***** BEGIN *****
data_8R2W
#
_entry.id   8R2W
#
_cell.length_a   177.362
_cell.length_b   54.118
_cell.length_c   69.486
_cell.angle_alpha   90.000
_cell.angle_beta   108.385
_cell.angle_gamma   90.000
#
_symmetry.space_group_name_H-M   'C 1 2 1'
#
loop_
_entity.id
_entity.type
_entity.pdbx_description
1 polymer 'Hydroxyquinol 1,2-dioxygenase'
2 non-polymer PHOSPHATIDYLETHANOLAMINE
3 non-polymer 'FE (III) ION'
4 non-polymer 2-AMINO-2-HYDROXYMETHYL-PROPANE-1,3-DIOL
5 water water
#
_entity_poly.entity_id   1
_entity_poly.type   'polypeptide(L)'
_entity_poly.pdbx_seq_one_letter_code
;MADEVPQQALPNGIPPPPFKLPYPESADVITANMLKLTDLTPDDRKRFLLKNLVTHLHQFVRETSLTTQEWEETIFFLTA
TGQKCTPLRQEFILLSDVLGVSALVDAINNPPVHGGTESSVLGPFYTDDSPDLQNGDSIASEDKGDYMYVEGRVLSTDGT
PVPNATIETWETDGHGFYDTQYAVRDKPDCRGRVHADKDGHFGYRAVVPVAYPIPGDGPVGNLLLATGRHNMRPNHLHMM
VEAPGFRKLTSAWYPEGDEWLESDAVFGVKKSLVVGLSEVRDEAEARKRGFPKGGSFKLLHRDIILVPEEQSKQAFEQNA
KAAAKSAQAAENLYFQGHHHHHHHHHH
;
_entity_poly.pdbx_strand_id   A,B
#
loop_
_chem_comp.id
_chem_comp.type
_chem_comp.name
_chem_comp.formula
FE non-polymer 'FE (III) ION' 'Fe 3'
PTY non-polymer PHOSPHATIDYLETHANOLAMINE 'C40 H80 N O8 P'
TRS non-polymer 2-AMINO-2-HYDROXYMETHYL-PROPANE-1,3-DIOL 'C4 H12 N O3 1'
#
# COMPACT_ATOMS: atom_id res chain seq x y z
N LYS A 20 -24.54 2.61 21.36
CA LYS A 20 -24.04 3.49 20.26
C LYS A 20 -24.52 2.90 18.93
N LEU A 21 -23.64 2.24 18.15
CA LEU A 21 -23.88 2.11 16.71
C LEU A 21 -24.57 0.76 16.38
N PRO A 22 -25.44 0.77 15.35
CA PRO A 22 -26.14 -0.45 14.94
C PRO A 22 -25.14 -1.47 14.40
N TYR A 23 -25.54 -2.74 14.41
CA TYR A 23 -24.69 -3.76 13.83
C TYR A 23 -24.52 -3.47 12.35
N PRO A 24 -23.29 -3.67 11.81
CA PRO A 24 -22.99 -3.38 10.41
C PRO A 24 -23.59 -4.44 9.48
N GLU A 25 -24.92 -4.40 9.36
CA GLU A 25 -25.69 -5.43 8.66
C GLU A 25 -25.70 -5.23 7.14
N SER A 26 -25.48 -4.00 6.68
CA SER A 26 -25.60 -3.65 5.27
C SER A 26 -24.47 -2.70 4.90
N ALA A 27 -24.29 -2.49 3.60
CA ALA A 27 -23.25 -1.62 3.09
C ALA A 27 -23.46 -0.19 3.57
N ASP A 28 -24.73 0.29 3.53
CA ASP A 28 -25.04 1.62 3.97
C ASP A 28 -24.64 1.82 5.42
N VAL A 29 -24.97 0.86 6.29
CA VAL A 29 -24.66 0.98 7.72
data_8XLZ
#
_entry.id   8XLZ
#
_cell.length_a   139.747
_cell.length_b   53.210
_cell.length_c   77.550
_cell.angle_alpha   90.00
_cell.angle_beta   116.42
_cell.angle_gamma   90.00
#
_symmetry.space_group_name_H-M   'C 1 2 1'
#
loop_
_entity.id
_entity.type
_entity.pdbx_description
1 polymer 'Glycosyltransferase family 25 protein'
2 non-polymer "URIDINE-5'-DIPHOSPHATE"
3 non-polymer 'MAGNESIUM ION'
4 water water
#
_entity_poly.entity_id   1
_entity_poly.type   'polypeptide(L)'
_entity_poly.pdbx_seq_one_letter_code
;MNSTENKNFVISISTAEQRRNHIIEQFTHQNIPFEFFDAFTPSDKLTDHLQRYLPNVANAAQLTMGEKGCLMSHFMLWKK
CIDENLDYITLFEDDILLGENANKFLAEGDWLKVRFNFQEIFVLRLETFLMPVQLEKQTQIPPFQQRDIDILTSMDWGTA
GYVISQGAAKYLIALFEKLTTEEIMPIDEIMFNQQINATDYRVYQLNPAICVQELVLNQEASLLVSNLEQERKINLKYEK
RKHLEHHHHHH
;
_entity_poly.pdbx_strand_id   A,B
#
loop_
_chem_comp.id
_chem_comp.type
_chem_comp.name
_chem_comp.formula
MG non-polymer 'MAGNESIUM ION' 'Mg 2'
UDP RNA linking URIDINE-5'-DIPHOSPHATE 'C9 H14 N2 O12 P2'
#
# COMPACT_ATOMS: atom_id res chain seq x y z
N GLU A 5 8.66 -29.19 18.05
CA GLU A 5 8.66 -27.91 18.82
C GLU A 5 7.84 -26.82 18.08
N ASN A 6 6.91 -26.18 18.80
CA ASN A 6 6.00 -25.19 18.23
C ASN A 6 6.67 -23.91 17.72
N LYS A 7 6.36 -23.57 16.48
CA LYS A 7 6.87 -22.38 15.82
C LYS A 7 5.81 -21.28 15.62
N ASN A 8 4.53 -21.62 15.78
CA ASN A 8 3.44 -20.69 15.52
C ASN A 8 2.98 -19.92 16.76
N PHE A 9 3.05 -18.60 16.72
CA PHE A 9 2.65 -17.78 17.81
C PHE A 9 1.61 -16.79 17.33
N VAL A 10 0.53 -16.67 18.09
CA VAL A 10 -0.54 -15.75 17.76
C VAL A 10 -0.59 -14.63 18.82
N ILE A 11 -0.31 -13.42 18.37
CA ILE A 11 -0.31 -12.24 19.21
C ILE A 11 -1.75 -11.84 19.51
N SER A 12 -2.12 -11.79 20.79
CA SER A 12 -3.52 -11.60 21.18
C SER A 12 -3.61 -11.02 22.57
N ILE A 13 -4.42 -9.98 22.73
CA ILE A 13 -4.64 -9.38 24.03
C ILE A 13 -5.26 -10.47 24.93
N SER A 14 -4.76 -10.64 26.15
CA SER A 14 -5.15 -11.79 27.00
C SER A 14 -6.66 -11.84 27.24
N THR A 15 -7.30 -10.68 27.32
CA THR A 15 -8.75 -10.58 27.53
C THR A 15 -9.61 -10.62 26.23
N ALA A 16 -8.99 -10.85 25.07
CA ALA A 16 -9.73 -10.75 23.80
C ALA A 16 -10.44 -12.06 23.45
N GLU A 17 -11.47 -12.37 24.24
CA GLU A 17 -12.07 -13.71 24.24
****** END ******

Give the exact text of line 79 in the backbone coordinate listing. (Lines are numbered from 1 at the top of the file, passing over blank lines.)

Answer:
_cell.length_b   53.210